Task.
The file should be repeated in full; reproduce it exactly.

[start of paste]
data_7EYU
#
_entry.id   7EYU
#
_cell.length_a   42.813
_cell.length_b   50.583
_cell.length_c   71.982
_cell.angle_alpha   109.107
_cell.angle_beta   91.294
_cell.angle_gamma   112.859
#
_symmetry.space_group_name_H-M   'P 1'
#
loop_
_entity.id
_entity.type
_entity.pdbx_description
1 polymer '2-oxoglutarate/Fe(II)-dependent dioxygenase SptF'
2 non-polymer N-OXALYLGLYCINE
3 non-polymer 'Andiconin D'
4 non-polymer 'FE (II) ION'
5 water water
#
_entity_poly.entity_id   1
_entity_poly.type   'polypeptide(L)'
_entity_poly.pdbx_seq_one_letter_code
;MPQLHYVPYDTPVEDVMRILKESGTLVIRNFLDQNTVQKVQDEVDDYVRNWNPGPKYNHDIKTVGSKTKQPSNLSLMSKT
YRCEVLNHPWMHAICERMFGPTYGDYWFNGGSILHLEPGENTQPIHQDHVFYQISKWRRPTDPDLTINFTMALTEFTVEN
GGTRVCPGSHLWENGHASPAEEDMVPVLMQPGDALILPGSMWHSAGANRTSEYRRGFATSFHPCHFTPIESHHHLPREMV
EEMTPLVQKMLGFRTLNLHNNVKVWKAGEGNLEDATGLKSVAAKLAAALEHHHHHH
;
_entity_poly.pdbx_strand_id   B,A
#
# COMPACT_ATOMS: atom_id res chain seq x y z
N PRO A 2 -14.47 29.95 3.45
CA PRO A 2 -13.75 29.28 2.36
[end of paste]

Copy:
data_7EYU
#
_entry.id   7EYU
#
_cell.length_a   42.813
_cell.length_b   50.583
_cell.length_c   71.982
_cell.angle_alpha   109.107
_cell.angle_beta   91.294
_cell.angle_gamma   112.859
#
_symmetry.space_group_name_H-M   'P 1'
#
loop_
_entity.id
_entity.type
_entity.pdbx_description
1 polymer '2-oxoglutarate/Fe(II)-dependent dioxygenase SptF'
2 non-polymer N-OXALYLGLYCINE
3 non-polymer 'Andiconin D'
4 non-polymer 'FE (II) ION'
5 water water
#
_entity_poly.entity_id   1
_entity_poly.type   'polypeptide(L)'
_entity_poly.pdbx_seq_one_letter_code
;MPQLHYVPYDTPVEDVMRILKESGTLVIRNFLDQNTVQKVQDEVDDYVRNWNPGPKYNHDIKTVGSKTKQPSNLSLMSKT
YRCEVLNHPWMHAICERMFGPTYGDYWFNGGSILHLEPGENTQPIHQDHVFYQISKWRRPTDPDLTINFTMALTEFTVEN
GGTRVCPGSHLWENGHASPAEEDMVPVLMQPGDALILPGSMWHSAGANRTSEYRRGFATSFHPCHFTPIESHHHLPREMV
EEMTPLVQKMLGFRTLNLHNNVKVWKAGEGNLEDATGLKSVAAKLAAALEHHHHHH
;
_entity_poly.pdbx_strand_id   B,A
#
# COMPACT_ATOMS: atom_id res chain seq x y z
N PRO A 2 -14.47 29.95 3.45
CA PRO A 2 -13.75 29.28 2.36